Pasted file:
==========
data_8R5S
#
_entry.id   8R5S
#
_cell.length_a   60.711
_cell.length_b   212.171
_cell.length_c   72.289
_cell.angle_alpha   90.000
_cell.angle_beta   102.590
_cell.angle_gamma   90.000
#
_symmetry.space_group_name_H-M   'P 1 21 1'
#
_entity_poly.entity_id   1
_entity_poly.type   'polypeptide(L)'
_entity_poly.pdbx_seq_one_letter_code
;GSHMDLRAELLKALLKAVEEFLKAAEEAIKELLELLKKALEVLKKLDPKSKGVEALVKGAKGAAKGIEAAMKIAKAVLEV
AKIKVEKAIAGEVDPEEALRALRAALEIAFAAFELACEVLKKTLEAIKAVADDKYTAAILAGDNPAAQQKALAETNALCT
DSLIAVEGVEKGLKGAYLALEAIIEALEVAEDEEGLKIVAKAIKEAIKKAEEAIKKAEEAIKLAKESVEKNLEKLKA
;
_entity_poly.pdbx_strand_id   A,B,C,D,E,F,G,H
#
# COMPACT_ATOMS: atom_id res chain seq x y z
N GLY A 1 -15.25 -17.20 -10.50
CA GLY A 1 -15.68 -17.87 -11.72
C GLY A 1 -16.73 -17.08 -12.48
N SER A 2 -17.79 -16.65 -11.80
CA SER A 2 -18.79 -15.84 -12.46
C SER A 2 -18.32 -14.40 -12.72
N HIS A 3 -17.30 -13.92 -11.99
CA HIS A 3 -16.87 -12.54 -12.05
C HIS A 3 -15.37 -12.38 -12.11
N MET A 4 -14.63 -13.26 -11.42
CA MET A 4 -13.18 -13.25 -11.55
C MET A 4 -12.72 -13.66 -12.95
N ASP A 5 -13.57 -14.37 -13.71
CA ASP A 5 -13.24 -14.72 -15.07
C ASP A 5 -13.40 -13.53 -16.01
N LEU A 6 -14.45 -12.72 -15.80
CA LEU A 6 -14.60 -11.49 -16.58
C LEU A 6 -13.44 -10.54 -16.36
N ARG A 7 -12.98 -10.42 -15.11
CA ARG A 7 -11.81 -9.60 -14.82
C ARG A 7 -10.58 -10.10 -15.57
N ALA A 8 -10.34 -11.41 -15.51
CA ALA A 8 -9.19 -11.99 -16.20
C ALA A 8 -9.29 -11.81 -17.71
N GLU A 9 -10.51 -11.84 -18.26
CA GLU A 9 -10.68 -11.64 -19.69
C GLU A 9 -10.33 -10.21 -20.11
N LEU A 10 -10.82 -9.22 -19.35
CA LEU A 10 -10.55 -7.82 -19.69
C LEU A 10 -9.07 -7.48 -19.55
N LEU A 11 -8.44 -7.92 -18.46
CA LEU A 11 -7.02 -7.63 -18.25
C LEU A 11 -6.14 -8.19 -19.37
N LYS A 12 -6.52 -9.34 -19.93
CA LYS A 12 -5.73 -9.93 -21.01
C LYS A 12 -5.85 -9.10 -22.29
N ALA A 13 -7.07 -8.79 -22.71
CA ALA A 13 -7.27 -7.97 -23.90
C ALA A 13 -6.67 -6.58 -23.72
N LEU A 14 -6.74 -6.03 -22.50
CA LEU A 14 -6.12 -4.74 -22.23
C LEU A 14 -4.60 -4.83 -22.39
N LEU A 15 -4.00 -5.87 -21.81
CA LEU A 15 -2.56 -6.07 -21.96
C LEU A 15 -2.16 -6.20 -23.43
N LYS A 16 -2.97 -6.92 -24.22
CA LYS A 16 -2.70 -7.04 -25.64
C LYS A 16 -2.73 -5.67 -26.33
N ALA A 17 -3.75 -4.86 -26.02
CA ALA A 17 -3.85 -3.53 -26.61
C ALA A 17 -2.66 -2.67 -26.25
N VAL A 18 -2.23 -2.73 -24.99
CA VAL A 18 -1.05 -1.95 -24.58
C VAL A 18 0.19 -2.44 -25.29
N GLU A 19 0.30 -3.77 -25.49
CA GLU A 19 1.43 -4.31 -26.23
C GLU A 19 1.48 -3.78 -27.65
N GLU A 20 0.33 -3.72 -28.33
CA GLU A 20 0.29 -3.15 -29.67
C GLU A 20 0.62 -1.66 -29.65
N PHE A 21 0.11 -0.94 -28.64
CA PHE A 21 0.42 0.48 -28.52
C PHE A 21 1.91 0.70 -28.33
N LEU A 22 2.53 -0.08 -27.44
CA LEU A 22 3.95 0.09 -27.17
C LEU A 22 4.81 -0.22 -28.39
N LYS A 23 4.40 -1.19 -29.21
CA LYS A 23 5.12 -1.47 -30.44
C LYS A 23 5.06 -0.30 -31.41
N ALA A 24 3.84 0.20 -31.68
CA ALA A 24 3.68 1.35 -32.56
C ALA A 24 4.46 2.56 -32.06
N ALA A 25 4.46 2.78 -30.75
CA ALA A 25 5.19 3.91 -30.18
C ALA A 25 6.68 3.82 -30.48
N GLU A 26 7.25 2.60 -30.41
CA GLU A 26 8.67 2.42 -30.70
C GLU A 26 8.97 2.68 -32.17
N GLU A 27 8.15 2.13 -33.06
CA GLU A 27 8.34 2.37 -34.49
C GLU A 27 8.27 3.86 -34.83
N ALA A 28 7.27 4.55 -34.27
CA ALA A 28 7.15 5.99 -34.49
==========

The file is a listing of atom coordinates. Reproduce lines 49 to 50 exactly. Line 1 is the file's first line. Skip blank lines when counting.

CA GLU A 9 -10.68 -11.64 -19.69
C GLU A 9 -10.33 -10.21 -20.11